WO1983003334A1 - A motor assembly for carrying on the back - Google Patents

A motor assembly for carrying on the back Download PDF

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Publication number
WO1983003334A1
WO1983003334A1 PCT/SE1983/000123 SE8300123W WO8303334A1 WO 1983003334 A1 WO1983003334 A1 WO 1983003334A1 SE 8300123 W SE8300123 W SE 8300123W WO 8303334 A1 WO8303334 A1 WO 8303334A1
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WO
WIPO (PCT)
Prior art keywords
motor assembly
characterized
motor
assembly according
means
Prior art date
Application number
PCT/SE1983/000123
Other languages
French (fr)
Inventor
Carl Gustaf Folke Ericsson
Original Assignee
Carl Gustaf Folke Ericsson
Priority date (The priority date is an assumption and is not a legal conclusion. Google has not performed a legal analysis and makes no representation as to the accuracy of the date listed.)
Filing date
Publication date
Priority to SE8202135A priority Critical patent/SE440721B/en
Priority to SE8202135-3820402 priority
Application filed by Carl Gustaf Folke Ericsson filed Critical Carl Gustaf Folke Ericsson
Publication of WO1983003334A1 publication Critical patent/WO1983003334A1/en

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Classifications

    • BPERFORMING OPERATIONS; TRANSPORTING
    • B27WORKING OR PRESERVING WOOD OR SIMILAR MATERIAL; NAILING OR STAPLING MACHINES IN GENERAL
    • B27BSAWS FOR WOOD OR SIMILAR MATERIAL; COMPONENTS OR ACCESSORIES THEREFOR
    • B27B17/00Chain saws; Equipment therefor

Abstract

Motor assembly for carrying on the back suspended in a harness (2) and comprising at least one driving motor (8) for driving a connected tool, such as a saw bar. The motor assembly is characterized by comprising means, such as one or more propellers or impellers, which provide an upwardly directed lifting force, which at least partially counterbalances the weight of the motor assembly and thereby reduces the load on the operator.

Description

A motor assembly for carrying on the back The present invention relates to a motor assembly portable on the back which puts a substantially reduced load on the operator compared to conventional assemblies carried on the back. The novel motor assembly of the invention may advantageously be used for driving shearing and cutting tools in, for example, forestry and gardening, but may also be used for other purposes for which back- carried motor assemblies are or may be used.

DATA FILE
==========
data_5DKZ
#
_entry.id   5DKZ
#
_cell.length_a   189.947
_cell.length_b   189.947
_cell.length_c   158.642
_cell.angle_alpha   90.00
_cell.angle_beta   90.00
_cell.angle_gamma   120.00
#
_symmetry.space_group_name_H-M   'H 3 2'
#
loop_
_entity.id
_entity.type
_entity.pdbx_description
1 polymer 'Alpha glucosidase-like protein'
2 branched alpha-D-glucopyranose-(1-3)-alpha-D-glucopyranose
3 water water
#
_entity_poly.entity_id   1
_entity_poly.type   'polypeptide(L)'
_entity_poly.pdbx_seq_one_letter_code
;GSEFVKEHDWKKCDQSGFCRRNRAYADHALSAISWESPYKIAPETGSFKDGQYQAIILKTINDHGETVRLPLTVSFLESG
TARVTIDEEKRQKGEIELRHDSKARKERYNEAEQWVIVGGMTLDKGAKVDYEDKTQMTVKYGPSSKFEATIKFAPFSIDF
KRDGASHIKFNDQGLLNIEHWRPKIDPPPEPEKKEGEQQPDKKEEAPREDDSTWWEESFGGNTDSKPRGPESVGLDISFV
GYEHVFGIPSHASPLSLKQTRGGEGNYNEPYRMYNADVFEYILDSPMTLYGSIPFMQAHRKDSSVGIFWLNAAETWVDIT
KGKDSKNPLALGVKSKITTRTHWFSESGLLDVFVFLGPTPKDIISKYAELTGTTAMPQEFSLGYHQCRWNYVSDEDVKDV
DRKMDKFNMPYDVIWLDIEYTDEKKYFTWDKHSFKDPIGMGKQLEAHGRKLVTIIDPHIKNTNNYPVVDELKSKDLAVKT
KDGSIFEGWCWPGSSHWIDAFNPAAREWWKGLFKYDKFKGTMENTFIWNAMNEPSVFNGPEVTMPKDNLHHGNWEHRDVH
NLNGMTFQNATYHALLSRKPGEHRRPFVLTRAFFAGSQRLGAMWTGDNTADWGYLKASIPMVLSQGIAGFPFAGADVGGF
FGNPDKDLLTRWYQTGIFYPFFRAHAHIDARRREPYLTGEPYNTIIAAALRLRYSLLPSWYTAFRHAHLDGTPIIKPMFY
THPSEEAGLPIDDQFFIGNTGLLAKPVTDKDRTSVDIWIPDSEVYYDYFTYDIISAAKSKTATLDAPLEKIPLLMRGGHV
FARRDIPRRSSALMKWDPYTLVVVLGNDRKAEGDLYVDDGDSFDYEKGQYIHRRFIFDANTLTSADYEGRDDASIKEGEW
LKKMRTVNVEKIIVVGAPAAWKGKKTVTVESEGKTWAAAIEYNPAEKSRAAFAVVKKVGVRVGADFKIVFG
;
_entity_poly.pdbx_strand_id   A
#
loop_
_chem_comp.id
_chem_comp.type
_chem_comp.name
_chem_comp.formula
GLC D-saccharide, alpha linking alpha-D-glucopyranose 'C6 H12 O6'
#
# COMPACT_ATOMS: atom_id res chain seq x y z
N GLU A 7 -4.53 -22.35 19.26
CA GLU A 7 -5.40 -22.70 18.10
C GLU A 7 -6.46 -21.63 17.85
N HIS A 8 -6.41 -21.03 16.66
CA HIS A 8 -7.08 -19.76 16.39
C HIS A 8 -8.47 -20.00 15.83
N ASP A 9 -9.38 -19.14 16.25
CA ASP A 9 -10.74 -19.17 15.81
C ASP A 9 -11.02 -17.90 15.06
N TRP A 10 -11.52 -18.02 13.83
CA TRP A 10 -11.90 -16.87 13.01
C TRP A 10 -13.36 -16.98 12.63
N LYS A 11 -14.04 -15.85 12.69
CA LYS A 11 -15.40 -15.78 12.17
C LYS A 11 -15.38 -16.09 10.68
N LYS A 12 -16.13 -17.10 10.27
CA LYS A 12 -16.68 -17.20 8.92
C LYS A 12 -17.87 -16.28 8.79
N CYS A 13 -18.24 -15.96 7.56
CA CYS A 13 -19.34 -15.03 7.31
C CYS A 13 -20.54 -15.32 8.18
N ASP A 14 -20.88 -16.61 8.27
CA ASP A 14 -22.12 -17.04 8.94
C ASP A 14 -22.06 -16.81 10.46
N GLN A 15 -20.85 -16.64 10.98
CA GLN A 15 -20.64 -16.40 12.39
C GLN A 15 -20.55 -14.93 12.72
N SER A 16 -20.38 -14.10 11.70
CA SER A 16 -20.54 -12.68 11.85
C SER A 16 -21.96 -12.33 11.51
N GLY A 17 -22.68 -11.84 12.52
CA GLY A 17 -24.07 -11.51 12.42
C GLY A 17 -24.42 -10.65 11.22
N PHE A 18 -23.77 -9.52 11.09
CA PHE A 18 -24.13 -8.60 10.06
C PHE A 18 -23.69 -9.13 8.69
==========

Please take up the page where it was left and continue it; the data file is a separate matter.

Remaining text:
In forestry motor assemblies carried on the back are used inter alia in sawing equipment for clearance work. A conventional clearing saw consists of an elongate supporting member, usually a power transmission tube, which at one end thereof supports an internal combustion engine and a saw blade at the other end. The clearing saw is supported in a harness attached to the rear portion of the supporting member to hang on one side of the carrier with the driving motor behind the carrier, and is operated* via handle bars on the supporting member which are fixed in front of the point of attachment of the harness. Tools for bush pruning and the like are constructed in a corresponding manner. In addition to the fact that such a tool is relatively heavy in itself (a modern clearing saw weighs about 10-12 kg), the carrier is, despite specially constructed harnesses, subjected to a considerably biased load caused by the tool hanging on one side of the carrier. Since the driving motor, which is mounted to one end of the supporting member, also is considerably heavier than the cutting tool at the opposite end, the operator must counteract non-insignificant forces of inertia when swinging the tool sideways. Such twisting loads to the back are particularly harmful and additionally prevent a quick and accurate operation of the tool which reduces the safety. Another disadvantage of this type of motor driven tools is the fact that they are normally balanced with their centre of gravity located somewhat before their connection to the harness, which forces the operator to continuously lift the fore supporting member with the cutting tool, which is tiring to the arms. Naturally, such an apparatus is very trying to work with and reduces the working capacity. Through the uneven load or bias the risk of industrial injuries is also high on a long view. There is therefore a need of a back-portable motor assembly for clearing saws and the like which puts a reduced load on the body and thereby will be easier to operate. Attempts have been made to achieve this, on one hand, by reducing the weight of the tool and primarily the weight of the driving motor itself which is heaviest part, and, on the other hand, by redistributing and balancing the tool load between the arms and the back in various ways. So far, however, no satisfactory, practicable construction has been produced. This would mainly be due to the necessary power output setting a lower limit to the weight of the driving motor. A result of the efforts to reduce the motor weight has been that the cooling fan system of the motor has become undersized for operation in intense heat.